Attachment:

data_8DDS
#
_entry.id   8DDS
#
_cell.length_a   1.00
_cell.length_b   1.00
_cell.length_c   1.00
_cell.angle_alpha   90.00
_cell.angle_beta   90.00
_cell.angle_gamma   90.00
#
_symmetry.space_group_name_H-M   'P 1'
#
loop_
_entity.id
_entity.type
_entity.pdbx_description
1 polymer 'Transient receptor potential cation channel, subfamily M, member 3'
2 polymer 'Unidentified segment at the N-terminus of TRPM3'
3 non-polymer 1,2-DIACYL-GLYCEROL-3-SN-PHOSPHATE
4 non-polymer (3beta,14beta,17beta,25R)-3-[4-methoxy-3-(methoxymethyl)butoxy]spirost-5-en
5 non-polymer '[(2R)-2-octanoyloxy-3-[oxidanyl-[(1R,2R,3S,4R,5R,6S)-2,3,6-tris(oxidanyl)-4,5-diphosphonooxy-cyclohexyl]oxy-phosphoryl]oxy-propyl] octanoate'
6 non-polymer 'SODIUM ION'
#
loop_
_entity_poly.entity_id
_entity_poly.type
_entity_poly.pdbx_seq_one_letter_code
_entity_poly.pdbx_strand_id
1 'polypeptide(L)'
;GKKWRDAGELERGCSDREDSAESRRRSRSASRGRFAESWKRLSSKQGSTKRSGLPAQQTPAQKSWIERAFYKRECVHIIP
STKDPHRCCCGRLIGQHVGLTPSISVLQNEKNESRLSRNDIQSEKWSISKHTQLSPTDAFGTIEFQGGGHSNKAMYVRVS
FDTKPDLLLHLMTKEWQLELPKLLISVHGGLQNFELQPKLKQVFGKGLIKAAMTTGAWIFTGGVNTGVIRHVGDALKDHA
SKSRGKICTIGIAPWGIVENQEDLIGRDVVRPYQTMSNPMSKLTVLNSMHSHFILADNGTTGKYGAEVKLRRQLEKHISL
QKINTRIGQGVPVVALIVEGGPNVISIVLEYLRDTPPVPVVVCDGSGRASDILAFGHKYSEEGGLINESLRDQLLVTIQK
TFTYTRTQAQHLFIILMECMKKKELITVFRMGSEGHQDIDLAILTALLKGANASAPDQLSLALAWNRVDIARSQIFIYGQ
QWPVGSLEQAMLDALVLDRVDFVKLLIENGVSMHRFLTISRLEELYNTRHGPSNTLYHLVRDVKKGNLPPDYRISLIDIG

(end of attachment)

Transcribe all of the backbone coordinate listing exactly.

data_8DDS
#
_entry.id   8DDS
#
_cell.length_a   1.00
_cell.length_b   1.00
_cell.length_c   1.00
_cell.angle_alpha   90.00
_cell.angle_beta   90.00
_cell.angle_gamma   90.00
#
_symmetry.space_group_name_H-M   'P 1'
#
loop_
_entity.id
_entity.type
_entity.pdbx_description
1 polymer 'Transient receptor potential cation channel, subfamily M, member 3'
2 polymer 'Unidentified segment at the N-terminus of TRPM3'
3 non-polymer 1,2-DIACYL-GLYCEROL-3-SN-PHOSPHATE
4 non-polymer (3beta,14beta,17beta,25R)-3-[4-methoxy-3-(methoxymethyl)butoxy]spirost-5-en
5 non-polymer '[(2R)-2-octanoyloxy-3-[oxidanyl-[(1R,2R,3S,4R,5R,6S)-2,3,6-tris(oxidanyl)-4,5-diphosphonooxy-cyclohexyl]oxy-phosphoryl]oxy-propyl] octanoate'
6 non-polymer 'SODIUM ION'
#
loop_
_entity_poly.entity_id
_entity_poly.type
_entity_poly.pdbx_seq_one_letter_code
_entity_poly.pdbx_strand_id
1 'polypeptide(L)'
;GKKWRDAGELERGCSDREDSAESRRRSRSASRGRFAESWKRLSSKQGSTKRSGLPAQQTPAQKSWIERAFYKRECVHIIP
STKDPHRCCCGRLIGQHVGLTPSISVLQNEKNESRLSRNDIQSEKWSISKHTQLSPTDAFGTIEFQGGGHSNKAMYVRVS
FDTKPDLLLHLMTKEWQLELPKLLISVHGGLQNFELQPKLKQVFGKGLIKAAMTTGAWIFTGGVNTGVIRHVGDALKDHA
SKSRGKICTIGIAPWGIVENQEDLIGRDVVRPYQTMSNPMSKLTVLNSMHSHFILADNGTTGKYGAEVKLRRQLEKHISL
QKINTRIGQGVPVVALIVEGGPNVISIVLEYLRDTPPVPVVVCDGSGRASDILAFGHKYSEEGGLINESLRDQLLVTIQK
TFTYTRTQAQHLFIILMECMKKKELITVFRMGSEGHQDIDLAILTALLKGANASAPDQLSLALAWNRVDIARSQIFIYGQ
QWPVGSLEQAMLDALVLDRVDFVKLLIENGVSMHRFLTISRLEELYNTRHGPSNTLYHLVRDVKKGNLPPDYRISLIDIG